- China seems to be fighting the “spiritual opium” of video gaming on all fronts
- The country has not issued a single license to a video game developer since July 2021
- There is little local companies or the country’s 720 million gamers can do to stop this
The crackdown in video gaming in China begins. The National Press and Publication Administration has not issued new licenses to a video game developer since July 2021.
Video Game Developers Not Welcome
China’s National Press and Publication Administration (NPPA) has not issued any licenses since July 2021, effectively not allowing any new video game developers to launch in the country. The war on video gaming stems from a centralized governmental approach which sees video gaming as a waste of the nation youths’ time and a hindrance to reaching their full potential.
It turns out that the multi-pronged approach against video gaming by regulators and Beijing has not let up. The country introduced a near-ban on video gaming for individuals younger than 18. All of this event has led to the unambiguous understanding that China is nowhere near as welcoming to video gaming as it is given credit for.
The country is particularly vexing for the country’s 720 million gamers who are not happy with those developments. In fact, many have been actively looking for workaround solutions. In esports, though, official organizations have dropped their minor players as they wish to continue operating in the country. However, with now home-grown talent, China will struggle to stay competitive in electronic sports.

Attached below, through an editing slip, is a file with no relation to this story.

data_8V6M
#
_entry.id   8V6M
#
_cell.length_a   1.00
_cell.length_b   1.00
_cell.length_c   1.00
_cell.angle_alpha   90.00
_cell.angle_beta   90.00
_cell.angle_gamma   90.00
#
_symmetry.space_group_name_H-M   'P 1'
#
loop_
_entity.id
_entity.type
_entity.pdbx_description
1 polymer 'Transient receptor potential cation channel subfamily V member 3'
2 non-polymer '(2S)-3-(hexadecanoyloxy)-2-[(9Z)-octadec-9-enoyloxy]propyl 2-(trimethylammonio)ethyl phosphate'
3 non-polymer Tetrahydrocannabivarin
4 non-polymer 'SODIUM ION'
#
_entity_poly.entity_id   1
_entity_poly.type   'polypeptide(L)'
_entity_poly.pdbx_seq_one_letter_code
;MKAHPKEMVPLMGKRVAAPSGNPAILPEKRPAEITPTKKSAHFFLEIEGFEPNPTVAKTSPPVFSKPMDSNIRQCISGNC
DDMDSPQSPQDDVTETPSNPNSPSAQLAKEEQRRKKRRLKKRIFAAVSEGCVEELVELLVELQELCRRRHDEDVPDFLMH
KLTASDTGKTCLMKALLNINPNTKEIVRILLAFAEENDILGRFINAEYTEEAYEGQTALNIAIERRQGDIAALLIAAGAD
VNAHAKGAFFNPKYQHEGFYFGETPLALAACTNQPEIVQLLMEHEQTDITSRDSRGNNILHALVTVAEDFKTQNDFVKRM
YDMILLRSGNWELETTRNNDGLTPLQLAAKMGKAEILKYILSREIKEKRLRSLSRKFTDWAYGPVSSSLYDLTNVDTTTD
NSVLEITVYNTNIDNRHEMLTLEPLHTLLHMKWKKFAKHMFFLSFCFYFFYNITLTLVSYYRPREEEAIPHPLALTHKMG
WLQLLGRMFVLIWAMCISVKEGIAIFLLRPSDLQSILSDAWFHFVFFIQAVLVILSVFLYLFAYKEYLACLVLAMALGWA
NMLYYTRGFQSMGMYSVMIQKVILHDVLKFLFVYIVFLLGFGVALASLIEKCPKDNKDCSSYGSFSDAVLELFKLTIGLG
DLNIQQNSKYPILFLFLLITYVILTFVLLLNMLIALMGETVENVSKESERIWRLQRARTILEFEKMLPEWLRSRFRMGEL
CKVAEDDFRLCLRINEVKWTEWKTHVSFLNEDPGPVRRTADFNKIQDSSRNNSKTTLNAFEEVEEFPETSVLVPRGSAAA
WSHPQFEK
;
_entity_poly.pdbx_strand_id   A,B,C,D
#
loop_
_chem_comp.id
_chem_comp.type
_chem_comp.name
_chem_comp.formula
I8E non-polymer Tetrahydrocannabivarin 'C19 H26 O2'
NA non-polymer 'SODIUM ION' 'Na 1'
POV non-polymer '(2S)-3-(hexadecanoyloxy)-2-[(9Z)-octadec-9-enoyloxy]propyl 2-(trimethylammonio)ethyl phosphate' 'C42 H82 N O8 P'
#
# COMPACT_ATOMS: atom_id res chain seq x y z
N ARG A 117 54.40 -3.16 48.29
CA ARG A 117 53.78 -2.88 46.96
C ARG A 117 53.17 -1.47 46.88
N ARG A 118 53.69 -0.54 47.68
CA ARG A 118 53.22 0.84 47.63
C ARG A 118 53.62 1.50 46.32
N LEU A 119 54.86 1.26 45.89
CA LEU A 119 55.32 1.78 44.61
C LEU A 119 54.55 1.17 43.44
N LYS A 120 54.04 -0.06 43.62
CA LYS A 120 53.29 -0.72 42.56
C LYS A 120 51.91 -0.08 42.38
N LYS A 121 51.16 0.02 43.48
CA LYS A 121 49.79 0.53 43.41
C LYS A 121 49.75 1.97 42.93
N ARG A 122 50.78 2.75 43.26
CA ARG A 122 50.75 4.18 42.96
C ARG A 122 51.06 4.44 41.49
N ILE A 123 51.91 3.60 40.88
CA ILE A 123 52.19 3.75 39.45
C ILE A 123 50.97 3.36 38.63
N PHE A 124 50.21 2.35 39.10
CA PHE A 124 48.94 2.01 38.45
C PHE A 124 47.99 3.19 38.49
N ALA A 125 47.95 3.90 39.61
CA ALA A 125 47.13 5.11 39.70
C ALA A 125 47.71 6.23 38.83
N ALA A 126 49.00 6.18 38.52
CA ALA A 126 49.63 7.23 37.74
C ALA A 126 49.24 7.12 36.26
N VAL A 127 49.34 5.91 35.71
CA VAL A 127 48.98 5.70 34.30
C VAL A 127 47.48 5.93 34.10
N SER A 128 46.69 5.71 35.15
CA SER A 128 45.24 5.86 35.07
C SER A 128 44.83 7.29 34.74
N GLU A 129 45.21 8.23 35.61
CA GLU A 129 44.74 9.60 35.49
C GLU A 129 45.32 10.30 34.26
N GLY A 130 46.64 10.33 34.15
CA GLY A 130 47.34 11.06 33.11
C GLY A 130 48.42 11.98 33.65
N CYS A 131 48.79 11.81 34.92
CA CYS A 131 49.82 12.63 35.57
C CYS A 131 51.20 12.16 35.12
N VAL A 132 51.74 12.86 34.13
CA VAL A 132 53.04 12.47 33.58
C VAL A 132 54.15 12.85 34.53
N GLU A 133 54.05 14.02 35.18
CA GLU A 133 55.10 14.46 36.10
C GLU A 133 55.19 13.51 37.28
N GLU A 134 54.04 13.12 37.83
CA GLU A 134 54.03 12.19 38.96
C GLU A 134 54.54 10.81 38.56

With the NPPA withholding licenses, China is slowly but decisively withdrawing from the global gaming markets. This puts a crimp on esports as well as general video gaming, which has been dubbed “spiritual opium” and is at odds with President Xi Jinping’s outlook for his country.
The Great Firewall Engulfs Video Gaming
While the NPPA has kept mostly silent about why no new licenses have been issued, and publishers such as Tencent have avoided criticizing the government’s stance, it’s clear that Beijing has no intention of slowing down.
The ruling party has used its mouthpieces to describe video gaming in a language reminiscent of the way western pundits associated gaming with violence in the past, conveniently ignoring the fact that anyone in the United States can own a gun, and often without any background checks, for example.
Minors can now play only three hours a week and China has not been timid about buffeting Tencent with counter-intuitive requirements that saw Tencent and Alibaba, an e-commerce giant, lose $330 billion in market value because of the tightening control over their sectors.
This is doubly surprising given that western gaming and internet companies are thriving, and partly why many of Tencent’s subsidiaries are focusing more dedicatedly to the western market. However, going west is hollow succor for companies that are used to operating in a country that lives and breathes gaming.
Alas, China is not anywhere near happy with video gaming, and this will have immense repercussions on the industry. To what extent, only time will show.